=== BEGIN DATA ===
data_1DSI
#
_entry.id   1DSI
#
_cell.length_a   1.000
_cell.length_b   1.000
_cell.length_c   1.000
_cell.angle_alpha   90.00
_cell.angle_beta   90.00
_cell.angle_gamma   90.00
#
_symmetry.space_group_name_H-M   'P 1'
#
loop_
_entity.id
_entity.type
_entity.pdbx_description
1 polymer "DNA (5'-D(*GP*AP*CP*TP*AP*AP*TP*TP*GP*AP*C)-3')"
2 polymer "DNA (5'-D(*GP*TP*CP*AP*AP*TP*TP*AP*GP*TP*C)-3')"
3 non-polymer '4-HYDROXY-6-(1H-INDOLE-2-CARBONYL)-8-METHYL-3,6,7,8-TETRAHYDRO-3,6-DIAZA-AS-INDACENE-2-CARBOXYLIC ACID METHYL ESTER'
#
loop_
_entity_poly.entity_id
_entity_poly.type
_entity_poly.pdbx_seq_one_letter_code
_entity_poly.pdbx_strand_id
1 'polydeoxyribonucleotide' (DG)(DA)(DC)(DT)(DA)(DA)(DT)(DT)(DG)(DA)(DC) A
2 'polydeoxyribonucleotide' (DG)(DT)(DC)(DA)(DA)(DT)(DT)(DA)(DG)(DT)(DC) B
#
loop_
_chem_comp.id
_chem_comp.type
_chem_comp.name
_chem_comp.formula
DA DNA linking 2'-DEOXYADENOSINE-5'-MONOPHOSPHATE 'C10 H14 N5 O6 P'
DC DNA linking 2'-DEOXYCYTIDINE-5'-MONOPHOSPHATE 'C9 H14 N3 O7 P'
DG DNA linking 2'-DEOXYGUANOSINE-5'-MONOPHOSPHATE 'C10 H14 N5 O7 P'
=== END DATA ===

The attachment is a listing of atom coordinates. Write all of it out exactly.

data_1DSI
#
_entry.id   1DSI
#
_cell.length_a   1.000
_cell.length_b   1.000
_cell.length_c   1.000
_cell.angle_alpha   90.00
_cell.angle_beta   90.00
_cell.angle_gamma   90.00
#
_symmetry.space_group_name_H-M   'P 1'
#
loop_
_entity.id
_entity.type
_entity.pdbx_description
1 polymer "DNA (5'-D(*GP*AP*CP*TP*AP*AP*TP*TP*GP*AP*C)-3')"
2 polymer "DNA (5'-D(*GP*TP*CP*AP*AP*TP*TP*AP*GP*TP*C)-3')"
3 non-polymer '4-HYDROXY-6-(1H-INDOLE-2-CARBONYL)-8-METHYL-3,6,7,8-TETRAHYDRO-3,6-DIAZA-AS-INDACENE-2-CARBOXYLIC ACID METHYL ESTER'
#
loop_
_entity_poly.entity_id
_entity_poly.type
_entity_poly.pdbx_seq_one_letter_code
_entity_poly.pdbx_strand_id
1 'polydeoxyribonucleotide' (DG)(DA)(DC)(DT)(DA)(DA)(DT)(DT)(DG)(DA)(DC) A
2 'polydeoxyribonucleotide' (DG)(DT)(DC)(DA)(DA)(DT)(DT)(DA)(DG)(DT)(DC) B
#
loop_
_chem_comp.id
_chem_comp.type
_chem_comp.name
_chem_comp.formula
DA DNA linking 2'-DEOXYADENOSINE-5'-MONOPHOSPHATE 'C10 H14 N5 O6 P'
DC DNA linking 2'-DEOXYCYTIDINE-5'-MONOPHOSPHATE 'C9 H14 N3 O7 P'
DG DNA linking 2'-DEOXYGUANOSINE-5'-MONOPHOSPHATE 'C10 H14 N5 O7 P'